This inherent wisdom of cycles and rhythms is becoming forgotten in the rapid, hectic, high-tech lifestyles of the 21st century. Our current love affair with technology (what some are now calling screen addictions) has created an ever-growing abyss between us and the natural world, to the detriment of our physical and spiritual health. One of the casualties of this withered relationship is the loss of perspective of these natural cycles and how they are so integrated into our physical, mental, emotional, and spiritual wellbeing.
Over the millennia, the wisdom-keepers and sages have reminded us that just as there are cycles in the physical world that parallel the Earth’s natural cycles, so too is there a parallel between the Earth’s seasons and the seasons of the soul. The following is a brief overview.
The Centering Process (Autumn): A time to go within and focus on the Self. It is a time of soul-searching and self-reflection where one quiets the mind to calm the soul. It is a time to unplug from the external world and turn inward…taking time to be still. The Centering Process is a time to “Enter the Heart.”
The Emptying Process (Winter): This is a time to release, let go, and detach from thoughts, attitudes, beliefs, and perceptions, which at one time may have served us, but now only hold us back. Only when room has been made by this cleansing process may new insights and wisdom be revealed.
The Grounding Process (Spring): A time to seek and process the answers to life’s problems and challenges that come to us. The grounding process is the “vision” of the vision quest. Remember, Nature abhors a vacuum. The grounding process is time to access our intuition and perhaps even attain a glimmer of enlightenment in preparation for the next stage (season) of our life journey.
The Connecting Process (Summer): A season when we come back “home” to our community and share what we have learned on the leg of our most recent experience and the wisdom gained from the grounding process. The Connecting Process is based on the premise of love — nurturing our connections with friends, family, acquaintances (even strangers). As such, the Connecting Process is a time of celebration.
Among nearly all languages and cultures, the words spirit, wind, and breath are used synonymously; a means to represent a flow of energy. For spirit to stay healthy it must move or flow. When the flow of spirit is halted, it becomes toxic. For this reason we are reminded not to remain too long in any one season but to move gracefully through each, for there are many revolutions in this spiritual cycle of the seasons.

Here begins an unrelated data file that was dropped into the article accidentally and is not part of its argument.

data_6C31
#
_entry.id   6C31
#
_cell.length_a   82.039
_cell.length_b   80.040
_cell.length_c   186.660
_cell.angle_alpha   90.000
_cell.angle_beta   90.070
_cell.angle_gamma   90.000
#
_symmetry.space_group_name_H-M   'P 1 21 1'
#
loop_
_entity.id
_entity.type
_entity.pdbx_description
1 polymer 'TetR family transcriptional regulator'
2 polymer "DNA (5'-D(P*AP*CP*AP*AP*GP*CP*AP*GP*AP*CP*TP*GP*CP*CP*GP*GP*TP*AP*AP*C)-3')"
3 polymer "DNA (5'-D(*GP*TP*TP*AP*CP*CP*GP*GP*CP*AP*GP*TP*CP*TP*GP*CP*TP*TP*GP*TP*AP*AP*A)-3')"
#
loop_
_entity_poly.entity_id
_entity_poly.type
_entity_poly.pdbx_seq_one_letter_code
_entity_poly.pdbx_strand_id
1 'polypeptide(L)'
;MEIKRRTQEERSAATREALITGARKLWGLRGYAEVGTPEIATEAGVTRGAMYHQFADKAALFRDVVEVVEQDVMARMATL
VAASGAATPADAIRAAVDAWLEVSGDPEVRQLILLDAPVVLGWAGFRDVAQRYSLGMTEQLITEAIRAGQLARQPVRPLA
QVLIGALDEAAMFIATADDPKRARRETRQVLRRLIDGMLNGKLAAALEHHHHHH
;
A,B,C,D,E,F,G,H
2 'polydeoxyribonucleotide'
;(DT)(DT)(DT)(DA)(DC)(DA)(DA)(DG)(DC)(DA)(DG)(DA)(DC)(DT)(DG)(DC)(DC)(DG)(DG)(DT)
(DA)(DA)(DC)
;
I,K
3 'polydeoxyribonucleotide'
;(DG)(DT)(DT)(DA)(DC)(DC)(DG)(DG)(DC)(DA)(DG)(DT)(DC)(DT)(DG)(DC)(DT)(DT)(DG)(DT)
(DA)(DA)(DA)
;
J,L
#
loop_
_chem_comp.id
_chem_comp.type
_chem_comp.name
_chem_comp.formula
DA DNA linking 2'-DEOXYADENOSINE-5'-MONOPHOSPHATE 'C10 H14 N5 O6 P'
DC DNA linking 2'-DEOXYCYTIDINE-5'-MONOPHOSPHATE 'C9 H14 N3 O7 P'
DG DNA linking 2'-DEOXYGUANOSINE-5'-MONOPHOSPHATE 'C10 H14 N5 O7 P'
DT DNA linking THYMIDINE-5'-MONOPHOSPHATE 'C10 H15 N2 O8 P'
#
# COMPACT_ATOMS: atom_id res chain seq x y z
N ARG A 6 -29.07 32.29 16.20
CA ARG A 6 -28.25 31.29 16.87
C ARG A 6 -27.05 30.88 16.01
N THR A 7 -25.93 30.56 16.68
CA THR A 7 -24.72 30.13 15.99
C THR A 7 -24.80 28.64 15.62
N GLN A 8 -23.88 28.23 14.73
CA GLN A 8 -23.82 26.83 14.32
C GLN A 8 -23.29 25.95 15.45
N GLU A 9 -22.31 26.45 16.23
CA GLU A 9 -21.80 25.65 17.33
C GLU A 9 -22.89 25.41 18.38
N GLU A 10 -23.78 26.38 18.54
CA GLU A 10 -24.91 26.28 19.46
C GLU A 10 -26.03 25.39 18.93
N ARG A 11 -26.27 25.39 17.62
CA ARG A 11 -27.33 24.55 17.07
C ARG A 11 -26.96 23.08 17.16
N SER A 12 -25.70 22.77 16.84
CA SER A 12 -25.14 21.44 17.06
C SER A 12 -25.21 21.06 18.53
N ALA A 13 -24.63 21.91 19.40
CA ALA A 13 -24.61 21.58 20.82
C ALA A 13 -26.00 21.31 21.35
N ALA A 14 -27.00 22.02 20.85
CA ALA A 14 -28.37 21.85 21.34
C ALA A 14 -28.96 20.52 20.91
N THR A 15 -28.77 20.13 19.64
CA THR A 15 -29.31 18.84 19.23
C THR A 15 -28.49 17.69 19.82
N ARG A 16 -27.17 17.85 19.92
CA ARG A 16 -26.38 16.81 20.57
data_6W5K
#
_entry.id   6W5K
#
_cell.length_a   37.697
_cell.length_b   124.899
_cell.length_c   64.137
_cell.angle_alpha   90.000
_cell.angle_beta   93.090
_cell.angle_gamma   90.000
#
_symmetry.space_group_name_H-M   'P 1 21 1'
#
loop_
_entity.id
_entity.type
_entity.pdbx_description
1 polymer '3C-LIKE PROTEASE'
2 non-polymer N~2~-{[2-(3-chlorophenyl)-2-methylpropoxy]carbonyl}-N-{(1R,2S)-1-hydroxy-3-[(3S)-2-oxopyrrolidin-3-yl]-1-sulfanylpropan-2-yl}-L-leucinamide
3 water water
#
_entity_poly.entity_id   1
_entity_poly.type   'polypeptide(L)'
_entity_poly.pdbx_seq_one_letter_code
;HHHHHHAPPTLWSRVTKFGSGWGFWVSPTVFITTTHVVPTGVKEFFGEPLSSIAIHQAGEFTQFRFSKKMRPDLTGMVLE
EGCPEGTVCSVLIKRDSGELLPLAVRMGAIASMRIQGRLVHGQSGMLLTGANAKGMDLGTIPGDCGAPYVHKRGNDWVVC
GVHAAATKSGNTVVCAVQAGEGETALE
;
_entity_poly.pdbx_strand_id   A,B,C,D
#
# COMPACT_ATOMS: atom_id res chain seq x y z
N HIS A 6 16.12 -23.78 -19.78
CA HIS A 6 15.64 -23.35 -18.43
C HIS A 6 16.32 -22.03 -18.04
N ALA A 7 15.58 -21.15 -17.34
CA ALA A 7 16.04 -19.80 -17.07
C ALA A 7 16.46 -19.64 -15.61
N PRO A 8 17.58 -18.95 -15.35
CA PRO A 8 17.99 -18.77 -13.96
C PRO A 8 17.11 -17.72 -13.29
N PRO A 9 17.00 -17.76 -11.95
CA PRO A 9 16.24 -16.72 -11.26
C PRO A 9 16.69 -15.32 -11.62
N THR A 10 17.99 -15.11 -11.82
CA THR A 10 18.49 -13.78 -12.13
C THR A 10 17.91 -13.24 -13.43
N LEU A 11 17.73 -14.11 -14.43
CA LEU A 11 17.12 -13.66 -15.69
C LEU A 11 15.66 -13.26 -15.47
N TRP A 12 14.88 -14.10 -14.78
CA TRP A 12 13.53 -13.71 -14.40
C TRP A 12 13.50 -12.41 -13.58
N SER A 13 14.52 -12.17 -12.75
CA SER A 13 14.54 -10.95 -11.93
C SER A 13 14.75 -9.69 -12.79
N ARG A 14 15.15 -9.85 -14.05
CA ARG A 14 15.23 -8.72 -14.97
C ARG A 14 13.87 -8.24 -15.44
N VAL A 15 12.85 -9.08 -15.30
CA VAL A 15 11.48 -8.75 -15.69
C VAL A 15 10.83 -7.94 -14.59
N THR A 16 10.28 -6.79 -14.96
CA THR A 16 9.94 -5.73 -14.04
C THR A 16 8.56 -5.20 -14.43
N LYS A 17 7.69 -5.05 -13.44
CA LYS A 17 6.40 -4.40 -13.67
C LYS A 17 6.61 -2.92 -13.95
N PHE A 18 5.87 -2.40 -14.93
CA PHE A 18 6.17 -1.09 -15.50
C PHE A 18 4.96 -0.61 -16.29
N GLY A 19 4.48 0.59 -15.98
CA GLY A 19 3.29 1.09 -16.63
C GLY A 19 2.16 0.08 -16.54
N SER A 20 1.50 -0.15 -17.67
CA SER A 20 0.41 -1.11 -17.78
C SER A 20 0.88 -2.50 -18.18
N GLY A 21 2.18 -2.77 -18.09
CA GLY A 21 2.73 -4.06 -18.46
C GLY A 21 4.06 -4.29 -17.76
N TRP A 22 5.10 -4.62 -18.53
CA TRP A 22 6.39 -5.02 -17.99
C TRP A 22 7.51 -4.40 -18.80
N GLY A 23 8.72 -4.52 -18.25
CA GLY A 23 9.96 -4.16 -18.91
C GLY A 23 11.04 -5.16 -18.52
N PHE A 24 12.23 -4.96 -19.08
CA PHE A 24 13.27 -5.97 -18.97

The Emptying Process Revisited
Of these four seasons of the soul, it is the emptying process that is most feared and, hence, often avoided; mostly due to our perceived pain of separation or disconnection. The emptying process goes by several names, most notably, the Dark Night of the Soul and the Winter of Discontent, both of which are the antithesis of happiness.
Described by many people as the abyss or the void, most people make a habit of avoiding it. Still others teeter on the edge, frozen with fear. The end result is a case of spiritual constipation or toxicity to the soul. For spirit to be vibrant, it must keep moving. Ultimately, the emptying process is neither an abyss nor a void; it is the womb of creation. Simply stated, the emptying process is a cleansing that creates a silence in the stillness that the soul needs for rejuvenation. Once cleansed, we may move forward gracefully on our journey. Ironically, rather than emptying, in the nature of human addictions, the common response is to fill the void with material possessions or behaviors that act as a quick fix to appease, if not seek that eternal moment of happiness. Can there be happiness in the emptiness? As one crosses the threshold from winter to spring, the realization of cleansing and releasing the old thoughts, attitudes, perceptions, and beliefs that at one time may have served us is more than blissful – it’s liberating.
Kluger, J., The Happiness of Pursuit. TIME. July 8, 2013.
Seaward, B.L., Stand Like Mountain, Flow Like Water: Reflections on Stress and Human Spirituality. HCI. Deerfield Beach, FL. 2007.
Weiner, E., The Geography of Bliss. 12 Books, New York 2008